Over the next few weeks, keep an eye on the blog – we’ll be spotlighting each of Google’s Coding Competitions in a series of blog posts to help you understand the ins and outs of each competition. Code Jam is up next! In the meantime, learn more about Kick Start at g.co/kickstart. Registration for the 2023 season will open on February 1, 2023.

Meet the 2022 Code Jam World Finalists!

Posted by Julia DeLorenzo, Program Manager, Coding Competitions

The Code Jam World Finals returns!

Over the past several months, participants have worked their way through multiple rounds of algorithmic coding challenges, and solved some of the most challenging competitive programming problems. The field has been narrowed down from tens of thousands of participants, to the top competitors who will face off at the World Finals on August 5th, 2022

Join us 16:30 UTC for a livestream to see which one of these finalists will be crowned the Code Jam 2022 World Champion, winning the grand prize of $15,000 USD!

Here are this year’s finalists sharing their favorite music genres, tips, fun facts, and more.

This year’s Code Jam World Finalists are:

Antonio Molina Lovett

Handle: y0105w49

What’s your favorite music to listen to while coding?
“Always looping the Vicious Delicious album by Infected Mushroom.”

Yuhao Du

Handle: xll114514

Code Jam claim to fame:
This is Yuhao’s second time at the Code Jam World Finals, previously competing in the 2021 World Finals.

Benjamin Qi

Handle: Benq

What’s your favorite 2022 Code Jam Problem?
“Qualification Round – Twisty Little Passages. First time I used importance sampling in a contest!”

Sangsoo Park

Handle: molamola

What does your handle mean?
“1. I personally like sunfish 🙂
2. I like the way it sounds.
3. Mola is pronounced “몰라” in Korean, which means “I don’t know”.”

Daniel Rutschmann

Handle: dacin21

What’s the best coding competition advice you’ve ever received?
“Have fun and always try to challenge yourself by solving problems that seem too difficult at first.”

Mingyang Deng

Handle: CauchySheep

What’s an interesting and fun fact about yourself?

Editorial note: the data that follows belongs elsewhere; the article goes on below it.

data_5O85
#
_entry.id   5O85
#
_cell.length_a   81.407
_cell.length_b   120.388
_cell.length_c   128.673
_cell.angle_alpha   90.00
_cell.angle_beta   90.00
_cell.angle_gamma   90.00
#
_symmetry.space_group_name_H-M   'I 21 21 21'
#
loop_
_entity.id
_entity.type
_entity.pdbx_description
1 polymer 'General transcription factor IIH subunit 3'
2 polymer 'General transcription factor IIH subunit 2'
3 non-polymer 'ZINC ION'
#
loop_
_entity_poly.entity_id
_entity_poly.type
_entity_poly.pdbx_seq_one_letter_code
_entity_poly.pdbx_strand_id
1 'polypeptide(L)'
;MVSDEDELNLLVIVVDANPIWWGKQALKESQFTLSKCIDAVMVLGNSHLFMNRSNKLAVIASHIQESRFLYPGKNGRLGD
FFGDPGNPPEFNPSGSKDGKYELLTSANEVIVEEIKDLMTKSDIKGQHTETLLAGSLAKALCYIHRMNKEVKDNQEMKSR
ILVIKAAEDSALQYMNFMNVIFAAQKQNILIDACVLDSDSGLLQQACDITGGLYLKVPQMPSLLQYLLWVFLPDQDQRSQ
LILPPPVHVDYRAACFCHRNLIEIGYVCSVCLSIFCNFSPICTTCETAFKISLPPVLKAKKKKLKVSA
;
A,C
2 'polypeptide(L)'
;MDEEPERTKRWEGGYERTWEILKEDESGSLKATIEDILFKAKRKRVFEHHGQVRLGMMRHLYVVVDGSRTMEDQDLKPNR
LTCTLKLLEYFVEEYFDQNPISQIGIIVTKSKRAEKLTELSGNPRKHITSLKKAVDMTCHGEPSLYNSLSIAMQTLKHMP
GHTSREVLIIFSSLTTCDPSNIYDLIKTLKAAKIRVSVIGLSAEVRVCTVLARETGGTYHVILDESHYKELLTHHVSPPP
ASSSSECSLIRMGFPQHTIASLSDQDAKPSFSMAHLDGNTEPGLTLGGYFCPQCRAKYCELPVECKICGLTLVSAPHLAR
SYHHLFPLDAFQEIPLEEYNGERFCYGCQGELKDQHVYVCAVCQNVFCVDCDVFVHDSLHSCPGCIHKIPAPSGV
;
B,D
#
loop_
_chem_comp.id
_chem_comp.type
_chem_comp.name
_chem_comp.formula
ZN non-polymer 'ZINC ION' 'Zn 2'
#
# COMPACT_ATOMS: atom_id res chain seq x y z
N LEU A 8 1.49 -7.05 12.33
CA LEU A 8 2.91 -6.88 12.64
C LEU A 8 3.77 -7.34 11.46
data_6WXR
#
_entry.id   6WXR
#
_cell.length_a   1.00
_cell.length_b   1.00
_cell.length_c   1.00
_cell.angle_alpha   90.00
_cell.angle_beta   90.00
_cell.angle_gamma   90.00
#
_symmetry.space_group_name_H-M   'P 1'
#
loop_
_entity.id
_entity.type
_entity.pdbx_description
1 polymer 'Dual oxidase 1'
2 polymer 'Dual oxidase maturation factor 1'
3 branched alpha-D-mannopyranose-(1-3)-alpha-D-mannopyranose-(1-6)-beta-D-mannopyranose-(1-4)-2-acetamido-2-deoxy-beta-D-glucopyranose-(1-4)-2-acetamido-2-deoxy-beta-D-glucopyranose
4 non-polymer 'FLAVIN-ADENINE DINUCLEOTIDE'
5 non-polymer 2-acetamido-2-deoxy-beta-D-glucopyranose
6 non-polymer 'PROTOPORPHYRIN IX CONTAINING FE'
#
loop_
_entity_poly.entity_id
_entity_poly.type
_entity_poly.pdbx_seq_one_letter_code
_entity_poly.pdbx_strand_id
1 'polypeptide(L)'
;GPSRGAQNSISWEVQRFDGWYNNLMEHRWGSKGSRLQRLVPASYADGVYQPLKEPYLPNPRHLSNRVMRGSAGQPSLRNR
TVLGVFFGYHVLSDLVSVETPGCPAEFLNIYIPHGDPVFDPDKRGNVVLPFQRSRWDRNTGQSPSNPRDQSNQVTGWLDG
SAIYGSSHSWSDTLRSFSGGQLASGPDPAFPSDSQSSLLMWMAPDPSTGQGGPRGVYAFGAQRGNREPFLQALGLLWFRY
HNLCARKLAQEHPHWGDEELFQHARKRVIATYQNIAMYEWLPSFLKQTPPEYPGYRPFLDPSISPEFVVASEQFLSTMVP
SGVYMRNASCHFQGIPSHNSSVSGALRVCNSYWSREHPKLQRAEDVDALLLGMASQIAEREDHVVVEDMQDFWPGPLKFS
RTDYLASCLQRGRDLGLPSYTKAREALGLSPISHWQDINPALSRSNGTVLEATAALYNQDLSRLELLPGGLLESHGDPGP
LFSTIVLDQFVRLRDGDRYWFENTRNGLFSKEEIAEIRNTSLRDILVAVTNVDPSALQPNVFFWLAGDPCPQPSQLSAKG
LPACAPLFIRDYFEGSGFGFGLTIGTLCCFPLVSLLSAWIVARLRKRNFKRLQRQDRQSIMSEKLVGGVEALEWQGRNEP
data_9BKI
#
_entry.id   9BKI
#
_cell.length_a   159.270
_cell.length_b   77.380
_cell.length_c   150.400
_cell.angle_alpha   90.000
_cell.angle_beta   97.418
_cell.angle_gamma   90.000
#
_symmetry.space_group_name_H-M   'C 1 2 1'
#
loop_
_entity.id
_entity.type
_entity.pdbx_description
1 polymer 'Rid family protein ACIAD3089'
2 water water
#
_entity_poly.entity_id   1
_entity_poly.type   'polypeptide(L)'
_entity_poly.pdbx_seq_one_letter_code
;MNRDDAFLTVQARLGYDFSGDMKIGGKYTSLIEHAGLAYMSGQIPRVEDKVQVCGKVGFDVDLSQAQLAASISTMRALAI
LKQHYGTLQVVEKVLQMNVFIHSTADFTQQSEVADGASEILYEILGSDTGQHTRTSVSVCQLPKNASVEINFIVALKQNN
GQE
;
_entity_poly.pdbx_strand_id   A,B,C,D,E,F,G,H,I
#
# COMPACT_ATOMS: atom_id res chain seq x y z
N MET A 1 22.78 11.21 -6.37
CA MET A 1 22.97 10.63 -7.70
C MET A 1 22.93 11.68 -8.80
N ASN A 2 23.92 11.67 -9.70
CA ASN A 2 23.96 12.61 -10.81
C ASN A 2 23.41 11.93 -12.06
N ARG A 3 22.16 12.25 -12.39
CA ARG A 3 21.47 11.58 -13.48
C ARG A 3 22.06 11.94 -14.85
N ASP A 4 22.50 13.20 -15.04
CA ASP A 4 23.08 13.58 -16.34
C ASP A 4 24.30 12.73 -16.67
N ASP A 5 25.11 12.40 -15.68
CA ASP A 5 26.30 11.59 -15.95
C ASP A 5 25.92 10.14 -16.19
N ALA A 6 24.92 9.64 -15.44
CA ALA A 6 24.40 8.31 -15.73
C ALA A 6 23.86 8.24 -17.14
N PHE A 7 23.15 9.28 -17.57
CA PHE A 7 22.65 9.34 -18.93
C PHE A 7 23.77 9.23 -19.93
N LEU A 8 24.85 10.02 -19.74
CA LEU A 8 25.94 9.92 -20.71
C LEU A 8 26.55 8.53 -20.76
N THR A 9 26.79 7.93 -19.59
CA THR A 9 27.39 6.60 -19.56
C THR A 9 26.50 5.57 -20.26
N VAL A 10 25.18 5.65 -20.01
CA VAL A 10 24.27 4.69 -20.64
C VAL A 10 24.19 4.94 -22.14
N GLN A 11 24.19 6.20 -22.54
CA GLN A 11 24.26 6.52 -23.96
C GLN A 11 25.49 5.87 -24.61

“I love random walking.”

Gennady Korotkevich

Handle: Gennady.Korotkevich

What’s your favorite 2022 Code Jam Problem?
Saving the Jelly from Round 2 took the most creativity to solve!”

Alexander Golovanov

Handle: Golovanov399

What’s an interesting and fun fact about yourself?
“I have 11 musical instruments, most of which I can only play on a level “may accompany in a song I know.”

Andrew He

Handle: ecnerwala

Code Jam claim to fame:
This will be Andrew’s fourth time competing in the Code Jam World Finals, having competed in 2019, 2020, and 2021 previously.

Aleksei Esin

Handle: ImBarD

What’s an interesting and fun fact about yourself?
“I love bungee jumping.”

Lingyu Jiang

Handle: jiangly

What’s an interesting and fun fact about yourself?
This is Lingyu’s first time competing in the Code Jam World Finals.

Kevin Sun

Handle: ksun48

Code Jam claim to fame:
This will be Kevin’s third time competing in the Code Jam World Finals, having competed in 2019 and 2020 previously.

Lukas Michel

Handle: lumibons

What does your handle mean?
“It’s a combination of letters from my name and the name of the village where I grew up.”

Matvii Aslandukov

Handle: BigBag

What’s an interesting and fun fact about yourself?
“I enjoy playing sports such as tennis, table tennis, volleyball, football, as well as playing piano and guitar.”

Borys Minaiev

Handle: qwerty787788

What’s an interesting and fun fact about yourself?
“A year ago I started doing buildering and we created a chat with just 3 people in it. Now there are almost 100 participants. Who could imagine it would grow so fast?”

Yahor Dubovik

Handle: mhg

What’s your favorite music to listen to while coding?
“Red Hot Chilli Peppers.”

Mateusz Radecki

Handle: Radewoosh

What’s the best coding competition advice you’ve ever received?
“Becoming good isn’t about creating a chance to solve a problem. It’s about removing a chance to not solve a problem.”

Nikolay Kalinin

Handle: KalininN

What’s an interesting and fun fact about yourself?
“I’m an experimentalist in laser physics, also I love traveling and photography.”

Simon Lindholm

Handle: simonlindholm

What’s an interesting and fun fact about yourself?
“I’ve been really into the Super Mario 64 A Button Challenge recently, and N64 game decompilation. Also, mushroom hunting.”

Kento Nikaido

Handle: Snuke

What’s an interesting and fun fact about yourself?
“I’m a cat. My recent hobby is Sed Puzzle

Tiancheng Lou

Handle: ACRushTC

Code Jam claim to fame:
This will be Tiancheng’s eighth Code Jam World Finals, having previously competed in the World Finals in 2006, 2008, 2009, 2010, 2011, 2019, 2021.

Aleksei Daniliuk

Handle: Um_nik

What’s your favorite 2022 Code Jam Problem?
I, O Bot from Round 2, because it was actually a competitive programming problem”

Yuta Takaya

Handle: yutaka1999

What’s your favorite 2022 Code Jam Problem?
Saving the Jelly. It is mainly because I solved it in the last five minutes of the contest.”

Konstantin Semenov

Handle: zemen

Code Jam claim to fame:
This will be Konstantin’s third Code Jam World Finals, having previously competed in the World Finals in 2017 and 2018.

Watch the Code Jam World Finals Livestream 

Join us on August 5 at 16:30 UTC for a livestream of the Code Jam 2022 World Finals. 

Watch all the action unfold as the Code Jam team broadcasts live from Google New York. You’ll have an opportunity to hear from our team, see Code Jam engineers explain the problems from the round, and watch live as we reveal the scoreboard and announce this year’s winners!

At the end, one of these finalists will be crowned the Code Jam 2022 World Champion, winning the grand prize of $15,000 USD. Good luck to all the finalists and as always, happy coding!